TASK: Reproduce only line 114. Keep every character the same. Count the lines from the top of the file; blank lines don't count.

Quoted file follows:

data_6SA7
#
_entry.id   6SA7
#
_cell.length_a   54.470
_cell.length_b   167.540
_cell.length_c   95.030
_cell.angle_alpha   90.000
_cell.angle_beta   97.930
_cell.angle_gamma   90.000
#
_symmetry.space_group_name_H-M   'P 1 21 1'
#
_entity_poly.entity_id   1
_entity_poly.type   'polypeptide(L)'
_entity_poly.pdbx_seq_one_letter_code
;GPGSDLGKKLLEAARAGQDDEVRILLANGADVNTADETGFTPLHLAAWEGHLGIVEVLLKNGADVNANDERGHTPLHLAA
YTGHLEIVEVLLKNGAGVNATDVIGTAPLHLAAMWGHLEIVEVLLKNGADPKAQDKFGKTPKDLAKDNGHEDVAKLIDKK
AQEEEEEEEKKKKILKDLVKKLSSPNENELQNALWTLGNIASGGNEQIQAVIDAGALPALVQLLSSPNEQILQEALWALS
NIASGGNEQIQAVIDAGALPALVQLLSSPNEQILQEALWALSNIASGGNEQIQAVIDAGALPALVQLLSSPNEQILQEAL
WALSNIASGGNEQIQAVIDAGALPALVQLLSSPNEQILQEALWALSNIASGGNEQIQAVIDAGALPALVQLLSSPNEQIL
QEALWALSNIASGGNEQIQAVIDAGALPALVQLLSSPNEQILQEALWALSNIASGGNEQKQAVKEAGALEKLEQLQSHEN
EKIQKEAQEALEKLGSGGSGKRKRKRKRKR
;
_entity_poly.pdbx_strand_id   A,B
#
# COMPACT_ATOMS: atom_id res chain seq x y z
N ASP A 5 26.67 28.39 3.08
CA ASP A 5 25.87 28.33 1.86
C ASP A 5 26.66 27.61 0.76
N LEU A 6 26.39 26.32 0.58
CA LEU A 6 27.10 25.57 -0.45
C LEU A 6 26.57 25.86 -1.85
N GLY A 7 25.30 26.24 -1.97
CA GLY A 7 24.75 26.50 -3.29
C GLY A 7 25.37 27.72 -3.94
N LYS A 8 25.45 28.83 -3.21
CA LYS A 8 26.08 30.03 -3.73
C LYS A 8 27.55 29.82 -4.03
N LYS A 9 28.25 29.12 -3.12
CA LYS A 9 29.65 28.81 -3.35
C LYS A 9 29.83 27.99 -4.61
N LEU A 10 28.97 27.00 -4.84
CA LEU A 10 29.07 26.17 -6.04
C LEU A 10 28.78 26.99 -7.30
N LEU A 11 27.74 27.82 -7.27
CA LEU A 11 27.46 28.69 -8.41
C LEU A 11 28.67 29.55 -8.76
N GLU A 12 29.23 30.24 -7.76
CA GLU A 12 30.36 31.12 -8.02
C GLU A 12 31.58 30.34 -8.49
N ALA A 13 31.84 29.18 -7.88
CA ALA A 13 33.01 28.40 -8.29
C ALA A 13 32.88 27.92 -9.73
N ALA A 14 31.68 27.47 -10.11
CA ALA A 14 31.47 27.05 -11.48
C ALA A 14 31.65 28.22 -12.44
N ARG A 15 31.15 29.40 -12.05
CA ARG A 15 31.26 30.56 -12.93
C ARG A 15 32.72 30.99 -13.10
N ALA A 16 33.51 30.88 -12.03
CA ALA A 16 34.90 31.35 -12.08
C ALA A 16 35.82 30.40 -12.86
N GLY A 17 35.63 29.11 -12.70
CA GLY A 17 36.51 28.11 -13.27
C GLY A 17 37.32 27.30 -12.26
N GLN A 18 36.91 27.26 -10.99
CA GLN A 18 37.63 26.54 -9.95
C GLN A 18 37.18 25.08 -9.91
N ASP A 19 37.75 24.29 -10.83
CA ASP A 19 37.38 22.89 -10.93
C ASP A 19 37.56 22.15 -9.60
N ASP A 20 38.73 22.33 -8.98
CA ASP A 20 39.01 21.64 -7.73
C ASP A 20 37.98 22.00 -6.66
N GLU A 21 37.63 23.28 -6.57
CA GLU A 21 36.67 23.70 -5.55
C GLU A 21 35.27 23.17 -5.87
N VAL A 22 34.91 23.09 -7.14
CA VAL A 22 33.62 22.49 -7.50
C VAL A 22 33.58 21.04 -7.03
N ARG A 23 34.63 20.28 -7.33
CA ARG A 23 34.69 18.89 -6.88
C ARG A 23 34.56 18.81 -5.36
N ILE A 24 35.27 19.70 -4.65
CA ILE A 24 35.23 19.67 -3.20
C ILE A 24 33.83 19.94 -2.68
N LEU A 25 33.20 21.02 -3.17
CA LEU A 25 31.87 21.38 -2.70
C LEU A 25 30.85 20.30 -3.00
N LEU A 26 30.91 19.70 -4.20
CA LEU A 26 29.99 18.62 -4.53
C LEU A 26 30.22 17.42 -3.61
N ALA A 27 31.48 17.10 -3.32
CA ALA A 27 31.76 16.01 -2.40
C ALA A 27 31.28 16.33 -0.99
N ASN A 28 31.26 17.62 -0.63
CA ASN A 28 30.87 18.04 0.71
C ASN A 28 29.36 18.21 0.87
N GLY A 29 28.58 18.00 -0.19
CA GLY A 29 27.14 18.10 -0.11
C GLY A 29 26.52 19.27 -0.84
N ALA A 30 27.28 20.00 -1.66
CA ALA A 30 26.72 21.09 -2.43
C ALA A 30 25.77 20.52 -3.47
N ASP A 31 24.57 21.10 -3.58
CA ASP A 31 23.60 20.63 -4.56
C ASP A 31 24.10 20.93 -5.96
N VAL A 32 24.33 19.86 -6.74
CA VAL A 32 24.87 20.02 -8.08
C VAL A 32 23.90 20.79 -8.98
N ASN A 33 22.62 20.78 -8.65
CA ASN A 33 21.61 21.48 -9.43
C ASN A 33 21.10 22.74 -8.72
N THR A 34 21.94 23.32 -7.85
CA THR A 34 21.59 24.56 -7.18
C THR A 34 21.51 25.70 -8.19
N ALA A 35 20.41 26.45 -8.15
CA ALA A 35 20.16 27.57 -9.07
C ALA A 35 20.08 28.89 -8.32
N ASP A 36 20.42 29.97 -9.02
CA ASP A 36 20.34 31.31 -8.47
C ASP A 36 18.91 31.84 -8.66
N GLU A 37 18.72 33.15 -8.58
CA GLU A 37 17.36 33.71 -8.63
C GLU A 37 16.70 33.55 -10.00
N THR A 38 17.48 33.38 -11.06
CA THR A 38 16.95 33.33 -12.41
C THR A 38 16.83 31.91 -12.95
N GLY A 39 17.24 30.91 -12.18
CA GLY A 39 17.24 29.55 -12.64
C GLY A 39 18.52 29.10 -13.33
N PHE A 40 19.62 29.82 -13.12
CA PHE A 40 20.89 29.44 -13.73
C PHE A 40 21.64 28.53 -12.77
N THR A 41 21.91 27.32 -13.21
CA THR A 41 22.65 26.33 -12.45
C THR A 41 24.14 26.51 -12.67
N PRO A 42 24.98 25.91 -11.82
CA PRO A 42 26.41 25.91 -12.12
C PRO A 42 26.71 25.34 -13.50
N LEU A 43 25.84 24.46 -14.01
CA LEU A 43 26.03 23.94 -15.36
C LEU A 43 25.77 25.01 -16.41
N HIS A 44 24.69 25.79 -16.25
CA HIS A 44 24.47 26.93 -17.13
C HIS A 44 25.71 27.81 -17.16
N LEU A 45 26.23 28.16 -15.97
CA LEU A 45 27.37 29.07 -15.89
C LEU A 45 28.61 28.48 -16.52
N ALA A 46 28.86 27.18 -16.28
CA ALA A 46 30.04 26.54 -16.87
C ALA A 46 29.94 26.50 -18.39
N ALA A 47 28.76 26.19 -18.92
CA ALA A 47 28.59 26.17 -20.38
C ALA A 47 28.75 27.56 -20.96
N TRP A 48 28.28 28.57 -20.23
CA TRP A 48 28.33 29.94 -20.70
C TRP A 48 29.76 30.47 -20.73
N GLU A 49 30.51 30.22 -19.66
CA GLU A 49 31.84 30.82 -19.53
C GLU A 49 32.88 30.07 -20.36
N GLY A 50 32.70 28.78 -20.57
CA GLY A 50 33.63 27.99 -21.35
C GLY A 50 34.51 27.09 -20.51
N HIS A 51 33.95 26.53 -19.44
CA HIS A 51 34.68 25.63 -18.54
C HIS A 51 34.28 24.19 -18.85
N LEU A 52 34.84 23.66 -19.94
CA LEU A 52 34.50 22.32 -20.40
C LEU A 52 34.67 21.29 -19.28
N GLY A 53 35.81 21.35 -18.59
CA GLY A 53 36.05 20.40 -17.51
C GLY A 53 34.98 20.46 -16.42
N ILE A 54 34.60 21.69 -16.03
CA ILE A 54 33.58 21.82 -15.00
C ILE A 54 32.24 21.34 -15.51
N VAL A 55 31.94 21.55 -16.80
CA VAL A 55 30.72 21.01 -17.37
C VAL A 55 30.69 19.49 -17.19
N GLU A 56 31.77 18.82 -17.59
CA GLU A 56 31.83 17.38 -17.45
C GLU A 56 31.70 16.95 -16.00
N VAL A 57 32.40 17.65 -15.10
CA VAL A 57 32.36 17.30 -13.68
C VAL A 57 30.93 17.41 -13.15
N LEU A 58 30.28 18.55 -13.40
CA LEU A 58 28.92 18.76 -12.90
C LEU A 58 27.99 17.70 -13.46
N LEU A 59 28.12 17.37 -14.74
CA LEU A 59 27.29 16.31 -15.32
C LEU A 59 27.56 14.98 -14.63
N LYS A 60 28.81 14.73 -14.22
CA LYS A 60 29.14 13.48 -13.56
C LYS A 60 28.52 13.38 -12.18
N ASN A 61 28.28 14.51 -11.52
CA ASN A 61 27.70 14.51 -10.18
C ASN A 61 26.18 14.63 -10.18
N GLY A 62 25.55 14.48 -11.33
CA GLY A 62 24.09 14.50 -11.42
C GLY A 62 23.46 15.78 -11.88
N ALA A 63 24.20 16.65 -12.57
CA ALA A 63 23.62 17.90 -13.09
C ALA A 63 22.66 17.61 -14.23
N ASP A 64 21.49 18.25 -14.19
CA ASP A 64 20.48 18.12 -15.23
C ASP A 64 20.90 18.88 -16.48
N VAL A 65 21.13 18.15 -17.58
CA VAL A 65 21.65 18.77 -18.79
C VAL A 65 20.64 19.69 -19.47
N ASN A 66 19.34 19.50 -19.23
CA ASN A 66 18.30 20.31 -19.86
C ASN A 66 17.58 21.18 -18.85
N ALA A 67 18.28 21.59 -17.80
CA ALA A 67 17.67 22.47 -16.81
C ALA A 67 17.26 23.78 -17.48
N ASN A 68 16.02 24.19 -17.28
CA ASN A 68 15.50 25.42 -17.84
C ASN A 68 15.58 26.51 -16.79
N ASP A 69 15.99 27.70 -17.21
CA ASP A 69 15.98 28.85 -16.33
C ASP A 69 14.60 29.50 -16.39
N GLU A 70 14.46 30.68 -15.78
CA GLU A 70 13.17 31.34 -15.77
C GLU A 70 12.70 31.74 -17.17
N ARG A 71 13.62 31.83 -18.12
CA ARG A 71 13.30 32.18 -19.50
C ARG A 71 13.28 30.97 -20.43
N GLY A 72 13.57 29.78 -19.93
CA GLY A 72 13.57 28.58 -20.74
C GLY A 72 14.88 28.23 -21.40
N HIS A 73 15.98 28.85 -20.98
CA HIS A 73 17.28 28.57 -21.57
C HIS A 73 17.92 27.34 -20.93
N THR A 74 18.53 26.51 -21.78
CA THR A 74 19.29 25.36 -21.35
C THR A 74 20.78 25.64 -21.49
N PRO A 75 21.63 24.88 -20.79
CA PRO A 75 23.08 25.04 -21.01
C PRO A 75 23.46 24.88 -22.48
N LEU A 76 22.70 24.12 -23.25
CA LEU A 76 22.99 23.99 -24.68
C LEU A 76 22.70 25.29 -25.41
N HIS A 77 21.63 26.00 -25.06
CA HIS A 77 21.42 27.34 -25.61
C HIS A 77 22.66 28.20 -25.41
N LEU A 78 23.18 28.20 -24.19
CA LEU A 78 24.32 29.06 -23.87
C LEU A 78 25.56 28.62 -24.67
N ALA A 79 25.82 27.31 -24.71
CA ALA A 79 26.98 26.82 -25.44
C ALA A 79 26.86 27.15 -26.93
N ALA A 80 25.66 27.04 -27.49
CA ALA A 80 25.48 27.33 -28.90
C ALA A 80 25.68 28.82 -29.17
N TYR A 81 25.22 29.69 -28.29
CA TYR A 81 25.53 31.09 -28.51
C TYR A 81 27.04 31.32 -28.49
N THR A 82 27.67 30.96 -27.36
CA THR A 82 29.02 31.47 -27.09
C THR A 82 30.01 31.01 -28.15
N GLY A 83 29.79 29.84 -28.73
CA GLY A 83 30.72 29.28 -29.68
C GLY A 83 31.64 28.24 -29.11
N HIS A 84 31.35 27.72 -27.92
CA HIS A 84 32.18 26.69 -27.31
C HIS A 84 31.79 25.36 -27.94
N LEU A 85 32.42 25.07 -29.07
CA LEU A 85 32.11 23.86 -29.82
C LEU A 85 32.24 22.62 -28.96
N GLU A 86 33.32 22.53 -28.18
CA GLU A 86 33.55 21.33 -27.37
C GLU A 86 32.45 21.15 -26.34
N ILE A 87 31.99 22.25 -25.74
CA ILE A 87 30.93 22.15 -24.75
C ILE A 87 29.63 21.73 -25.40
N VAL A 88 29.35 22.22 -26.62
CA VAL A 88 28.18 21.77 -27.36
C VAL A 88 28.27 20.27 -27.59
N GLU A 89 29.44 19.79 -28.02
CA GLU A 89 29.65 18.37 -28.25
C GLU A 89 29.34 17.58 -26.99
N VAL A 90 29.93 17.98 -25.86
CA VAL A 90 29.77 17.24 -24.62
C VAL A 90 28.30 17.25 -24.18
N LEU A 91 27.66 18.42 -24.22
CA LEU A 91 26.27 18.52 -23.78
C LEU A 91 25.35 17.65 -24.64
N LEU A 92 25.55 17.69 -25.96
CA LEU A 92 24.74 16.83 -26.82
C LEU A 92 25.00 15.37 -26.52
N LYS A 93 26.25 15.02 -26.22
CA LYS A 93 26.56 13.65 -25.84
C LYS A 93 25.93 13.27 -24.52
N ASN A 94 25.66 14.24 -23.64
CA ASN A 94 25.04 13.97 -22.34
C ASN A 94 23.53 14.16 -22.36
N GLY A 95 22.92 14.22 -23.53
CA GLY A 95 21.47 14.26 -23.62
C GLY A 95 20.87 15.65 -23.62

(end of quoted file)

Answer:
C ASN A 33 21.10 22.74 -8.72